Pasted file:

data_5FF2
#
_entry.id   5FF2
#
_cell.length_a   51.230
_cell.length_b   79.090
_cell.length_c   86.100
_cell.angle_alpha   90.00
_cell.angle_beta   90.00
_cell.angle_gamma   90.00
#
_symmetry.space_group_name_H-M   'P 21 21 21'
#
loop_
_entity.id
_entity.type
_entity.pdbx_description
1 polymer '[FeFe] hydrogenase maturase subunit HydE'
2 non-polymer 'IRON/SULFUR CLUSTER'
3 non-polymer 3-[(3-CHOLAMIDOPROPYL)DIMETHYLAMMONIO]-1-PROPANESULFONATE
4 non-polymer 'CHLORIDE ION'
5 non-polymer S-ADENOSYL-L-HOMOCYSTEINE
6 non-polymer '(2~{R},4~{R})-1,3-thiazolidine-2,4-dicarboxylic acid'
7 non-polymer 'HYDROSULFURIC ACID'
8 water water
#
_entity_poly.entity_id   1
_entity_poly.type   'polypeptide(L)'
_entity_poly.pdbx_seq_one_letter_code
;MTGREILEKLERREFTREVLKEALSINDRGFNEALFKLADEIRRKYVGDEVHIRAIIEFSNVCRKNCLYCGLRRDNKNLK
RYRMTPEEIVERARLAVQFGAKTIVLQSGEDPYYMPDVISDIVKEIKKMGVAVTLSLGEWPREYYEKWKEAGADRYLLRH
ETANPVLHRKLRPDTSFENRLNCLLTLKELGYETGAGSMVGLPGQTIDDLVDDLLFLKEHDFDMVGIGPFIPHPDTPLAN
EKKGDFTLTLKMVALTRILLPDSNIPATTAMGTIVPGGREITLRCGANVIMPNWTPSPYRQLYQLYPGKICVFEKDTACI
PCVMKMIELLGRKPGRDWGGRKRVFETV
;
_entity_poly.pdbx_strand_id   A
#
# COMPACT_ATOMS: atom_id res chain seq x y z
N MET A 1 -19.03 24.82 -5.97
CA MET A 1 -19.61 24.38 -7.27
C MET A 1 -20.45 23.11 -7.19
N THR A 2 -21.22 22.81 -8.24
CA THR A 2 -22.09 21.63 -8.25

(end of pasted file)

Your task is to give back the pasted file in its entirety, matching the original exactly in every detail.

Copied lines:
data_5FF2
#
_entry.id   5FF2
#
_cell.length_a   51.230
_cell.length_b   79.090
_cell.length_c   86.100
_cell.angle_alpha   90.00
_cell.angle_beta   90.00
_cell.angle_gamma   90.00
#
_symmetry.space_group_name_H-M   'P 21 21 21'
#
loop_
_entity.id
_entity.type
_entity.pdbx_description
1 polymer '[FeFe] hydrogenase maturase subunit HydE'
2 non-polymer 'IRON/SULFUR CLUSTER'
3 non-polymer 3-[(3-CHOLAMIDOPROPYL)DIMETHYLAMMONIO]-1-PROPANESULFONATE
4 non-polymer 'CHLORIDE ION'
5 non-polymer S-ADENOSYL-L-HOMOCYSTEINE
6 non-polymer '(2~{R},4~{R})-1,3-thiazolidine-2,4-dicarboxylic acid'
7 non-polymer 'HYDROSULFURIC ACID'
8 water water
#
_entity_poly.entity_id   1
_entity_poly.type   'polypeptide(L)'
_entity_poly.pdbx_seq_one_letter_code
;MTGREILEKLERREFTREVLKEALSINDRGFNEALFKLADEIRRKYVGDEVHIRAIIEFSNVCRKNCLYCGLRRDNKNLK
RYRMTPEEIVERARLAVQFGAKTIVLQSGEDPYYMPDVISDIVKEIKKMGVAVTLSLGEWPREYYEKWKEAGADRYLLRH
ETANPVLHRKLRPDTSFENRLNCLLTLKELGYETGAGSMVGLPGQTIDDLVDDLLFLKEHDFDMVGIGPFIPHPDTPLAN
EKKGDFTLTLKMVALTRILLPDSNIPATTAMGTIVPGGREITLRCGANVIMPNWTPSPYRQLYQLYPGKICVFEKDTACI
PCVMKMIELLGRKPGRDWGGRKRVFETV
;
_entity_poly.pdbx_strand_id   A
#
# COMPACT_ATOMS: atom_id res chain seq x y z
N MET A 1 -19.03 24.82 -5.97
CA MET A 1 -19.61 24.38 -7.27
C MET A 1 -20.45 23.11 -7.19
N THR A 2 -21.22 22.81 -8.24
CA THR A 2 -22.09 21.63 -8.25